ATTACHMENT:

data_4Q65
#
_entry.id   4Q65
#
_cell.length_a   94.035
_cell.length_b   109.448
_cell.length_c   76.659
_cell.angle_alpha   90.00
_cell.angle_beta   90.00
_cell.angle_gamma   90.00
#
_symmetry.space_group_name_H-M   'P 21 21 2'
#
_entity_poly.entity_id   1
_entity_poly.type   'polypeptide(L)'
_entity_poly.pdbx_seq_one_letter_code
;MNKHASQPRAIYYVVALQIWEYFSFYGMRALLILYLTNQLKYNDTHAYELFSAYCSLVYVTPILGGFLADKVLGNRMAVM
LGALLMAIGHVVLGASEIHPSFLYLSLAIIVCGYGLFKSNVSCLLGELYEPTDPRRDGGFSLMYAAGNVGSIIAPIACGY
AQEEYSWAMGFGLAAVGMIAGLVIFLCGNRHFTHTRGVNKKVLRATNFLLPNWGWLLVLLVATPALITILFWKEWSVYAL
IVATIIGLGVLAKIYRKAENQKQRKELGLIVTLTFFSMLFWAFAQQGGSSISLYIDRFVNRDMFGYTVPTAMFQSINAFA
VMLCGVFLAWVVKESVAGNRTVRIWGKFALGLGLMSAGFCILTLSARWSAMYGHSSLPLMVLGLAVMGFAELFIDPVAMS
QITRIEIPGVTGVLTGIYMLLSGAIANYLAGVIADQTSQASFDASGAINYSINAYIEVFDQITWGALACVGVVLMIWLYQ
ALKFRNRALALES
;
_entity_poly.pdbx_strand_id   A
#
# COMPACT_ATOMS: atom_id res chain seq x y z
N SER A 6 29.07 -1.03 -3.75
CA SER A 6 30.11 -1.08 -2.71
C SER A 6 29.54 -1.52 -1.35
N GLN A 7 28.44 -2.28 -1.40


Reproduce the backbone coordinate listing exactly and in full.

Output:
data_4Q65
#
_entry.id   4Q65
#
_cell.length_a   94.035
_cell.length_b   109.448
_cell.length_c   76.659
_cell.angle_alpha   90.00
_cell.angle_beta   90.00
_cell.angle_gamma   90.00
#
_symmetry.space_group_name_H-M   'P 21 21 2'
#
_entity_poly.entity_id   1
_entity_poly.type   'polypeptide(L)'
_entity_poly.pdbx_seq_one_letter_code
;MNKHASQPRAIYYVVALQIWEYFSFYGMRALLILYLTNQLKYNDTHAYELFSAYCSLVYVTPILGGFLADKVLGNRMAVM
LGALLMAIGHVVLGASEIHPSFLYLSLAIIVCGYGLFKSNVSCLLGELYEPTDPRRDGGFSLMYAAGNVGSIIAPIACGY
AQEEYSWAMGFGLAAVGMIAGLVIFLCGNRHFTHTRGVNKKVLRATNFLLPNWGWLLVLLVATPALITILFWKEWSVYAL
IVATIIGLGVLAKIYRKAENQKQRKELGLIVTLTFFSMLFWAFAQQGGSSISLYIDRFVNRDMFGYTVPTAMFQSINAFA
VMLCGVFLAWVVKESVAGNRTVRIWGKFALGLGLMSAGFCILTLSARWSAMYGHSSLPLMVLGLAVMGFAELFIDPVAMS
QITRIEIPGVTGVLTGIYMLLSGAIANYLAGVIADQTSQASFDASGAINYSINAYIEVFDQITWGALACVGVVLMIWLYQ
ALKFRNRALALES
;
_entity_poly.pdbx_strand_id   A
#
# COMPACT_ATOMS: atom_id res chain seq x y z
N SER A 6 29.07 -1.03 -3.75
CA SER A 6 30.11 -1.08 -2.71
C SER A 6 29.54 -1.52 -1.35
N GLN A 7 28.44 -2.28 -1.40